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Tenants admit to paying rent at “Safe Harbor” home

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SALT LAKE CITY (ABC4 Utah) – Circumstances caused Loni to move into a home raided by police Thursday.

Loni wouldn’t release her last name and was detained by Salt Lake City police after the home was shutdown by the county’s health department.

Thursday, 25-people were arrested by law enforcement as part of Operation Rio Grande.  A spokesman for the Utah Highway Patrol which is overseeing the raid, said they are still investigating those arrested for possible charges.

Police found evidence of drugs, guns, ammo and possible human trafficking at the home at 148 Naxon Court.

Salt Lake City police were called back to the home after receiving information that people were still staying at the home.  The UHP called the home a safe harbor for those who stayed there.

After she was questioned, Loni spoke with ABC4 news.

She said she was renting at the home.

“There was (a lot of people staying there).” she said.  “I wasn’t here very long so I couldn’t tell you.”

The home was shutdown by the county health department for possible drug contamination.

Neighbors weren’t surprised by the number of people taken by police Thursday.   Chris Hunt said people told her they paid $25 to rent space at the home.  She said they would either live inside or outside in tents or the sheds.

“They would take showers in the yard and they would go to the bathroom in the yard,” said Hunt.

Loni said she paid rent for a room upstairs.  She was asked about those living conditions.

“Not very great but it was a roof over my head,” Loni said.  “Circumstances brought me here.”

Another unidentified man showed up in an attempt to gather his belongings at the home.  Police told him he couldn’t enter the home.

“You know what’s up already,” he responded when asked about living there.

When asked how much he was paying to stay there he answered “enough,” and left immediately.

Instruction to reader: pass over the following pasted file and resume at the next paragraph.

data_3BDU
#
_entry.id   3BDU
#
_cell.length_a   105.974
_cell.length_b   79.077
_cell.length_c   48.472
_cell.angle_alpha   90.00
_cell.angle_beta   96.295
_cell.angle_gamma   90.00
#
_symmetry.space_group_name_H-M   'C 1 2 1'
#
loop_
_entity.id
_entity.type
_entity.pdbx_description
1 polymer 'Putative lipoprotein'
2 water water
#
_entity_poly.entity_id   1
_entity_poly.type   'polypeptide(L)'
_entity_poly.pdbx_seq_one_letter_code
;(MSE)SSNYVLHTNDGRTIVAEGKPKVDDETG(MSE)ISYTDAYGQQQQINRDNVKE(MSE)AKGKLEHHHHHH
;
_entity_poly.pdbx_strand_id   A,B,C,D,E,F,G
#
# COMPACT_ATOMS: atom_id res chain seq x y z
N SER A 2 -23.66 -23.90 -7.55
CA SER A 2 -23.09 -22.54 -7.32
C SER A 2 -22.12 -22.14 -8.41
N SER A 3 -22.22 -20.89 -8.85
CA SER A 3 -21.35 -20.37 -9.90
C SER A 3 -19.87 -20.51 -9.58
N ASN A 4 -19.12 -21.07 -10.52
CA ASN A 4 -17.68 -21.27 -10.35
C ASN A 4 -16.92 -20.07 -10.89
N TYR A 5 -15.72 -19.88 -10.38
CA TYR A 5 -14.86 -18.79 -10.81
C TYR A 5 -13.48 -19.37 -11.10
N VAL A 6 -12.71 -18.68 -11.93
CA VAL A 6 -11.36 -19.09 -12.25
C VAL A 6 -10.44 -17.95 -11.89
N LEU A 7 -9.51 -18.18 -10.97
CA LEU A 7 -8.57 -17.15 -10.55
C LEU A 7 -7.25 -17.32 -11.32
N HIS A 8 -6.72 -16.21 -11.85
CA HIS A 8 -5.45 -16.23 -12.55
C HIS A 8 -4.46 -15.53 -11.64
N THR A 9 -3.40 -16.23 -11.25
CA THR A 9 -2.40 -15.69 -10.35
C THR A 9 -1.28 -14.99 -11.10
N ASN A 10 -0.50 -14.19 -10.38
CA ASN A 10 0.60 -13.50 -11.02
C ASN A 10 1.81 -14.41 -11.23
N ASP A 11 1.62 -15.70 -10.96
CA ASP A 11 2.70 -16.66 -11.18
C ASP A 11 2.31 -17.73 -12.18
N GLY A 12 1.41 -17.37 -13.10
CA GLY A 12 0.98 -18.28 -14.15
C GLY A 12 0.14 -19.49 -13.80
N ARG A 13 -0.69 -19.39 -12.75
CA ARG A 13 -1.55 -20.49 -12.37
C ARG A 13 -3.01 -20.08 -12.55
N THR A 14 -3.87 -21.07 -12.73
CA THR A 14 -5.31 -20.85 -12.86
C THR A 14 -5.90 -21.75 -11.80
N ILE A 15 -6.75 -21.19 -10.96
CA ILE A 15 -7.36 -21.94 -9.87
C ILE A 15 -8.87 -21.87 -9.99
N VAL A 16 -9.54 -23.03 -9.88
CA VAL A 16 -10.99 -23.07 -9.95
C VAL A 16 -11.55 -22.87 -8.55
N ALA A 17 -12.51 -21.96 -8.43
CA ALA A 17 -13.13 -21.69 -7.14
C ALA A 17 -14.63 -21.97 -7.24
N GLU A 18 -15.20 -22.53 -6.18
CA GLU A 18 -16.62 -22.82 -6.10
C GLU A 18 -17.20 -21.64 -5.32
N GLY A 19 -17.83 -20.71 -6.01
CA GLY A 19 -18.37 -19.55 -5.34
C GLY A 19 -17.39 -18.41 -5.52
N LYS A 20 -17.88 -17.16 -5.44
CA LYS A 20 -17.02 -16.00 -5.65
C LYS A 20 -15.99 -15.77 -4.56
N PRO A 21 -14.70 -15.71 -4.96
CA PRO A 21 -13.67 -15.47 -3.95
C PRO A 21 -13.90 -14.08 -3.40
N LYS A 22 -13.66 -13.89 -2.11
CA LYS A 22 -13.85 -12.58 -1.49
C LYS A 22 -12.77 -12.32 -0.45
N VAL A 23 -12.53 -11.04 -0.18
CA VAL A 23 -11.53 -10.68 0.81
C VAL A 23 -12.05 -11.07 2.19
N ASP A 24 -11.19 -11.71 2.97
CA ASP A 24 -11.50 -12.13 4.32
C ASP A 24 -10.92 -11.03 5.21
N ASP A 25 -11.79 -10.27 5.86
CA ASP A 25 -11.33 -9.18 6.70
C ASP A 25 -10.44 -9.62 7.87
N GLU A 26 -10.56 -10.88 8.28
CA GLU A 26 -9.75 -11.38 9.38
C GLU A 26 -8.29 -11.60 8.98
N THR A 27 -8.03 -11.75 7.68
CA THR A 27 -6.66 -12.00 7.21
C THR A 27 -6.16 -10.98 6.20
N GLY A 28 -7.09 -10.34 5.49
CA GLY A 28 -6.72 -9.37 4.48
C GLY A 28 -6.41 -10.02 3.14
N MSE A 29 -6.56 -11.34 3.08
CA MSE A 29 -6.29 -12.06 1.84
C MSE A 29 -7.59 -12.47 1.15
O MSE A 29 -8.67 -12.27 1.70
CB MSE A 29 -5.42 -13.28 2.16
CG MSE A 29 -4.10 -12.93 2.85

Stormie Tiede said she and her younger siblings weren’t allowed beyond the front steps because of the danger in front of their home.

“They would stand out here and we would watch them shoot up and look for needles,” the teenager said.  “You could hear the traffic, in and out, cars coming up.”

Loni who admitted to the large number of people staying at the home speculated drugs were present there.

“I imagine a lot of traffic was due to drug traffic but I didn’t know a lot of people,” she said.  “I wasn’t here very long so I really wasn’t involved in a lot of that.”

Hunt said they’ve complained over the past year to both police and the health department about the home.  She said they never got any results.  But after Thursday’s raid Hunt said all that’s forgotten.

“Yes they are forgiven,” she said.  “They are forgiven.  They told me to be patient and they made up for it.”

According to a spokesman for the county’s health department they’ve received one complaint in the past three years.  That complaint of too many people at the home happened last month according to the department.  He said police and inspectors arrived and told people to leave. 

A spokesman for Salt Lake City police said they did not have information available about the number of police calls to the home.

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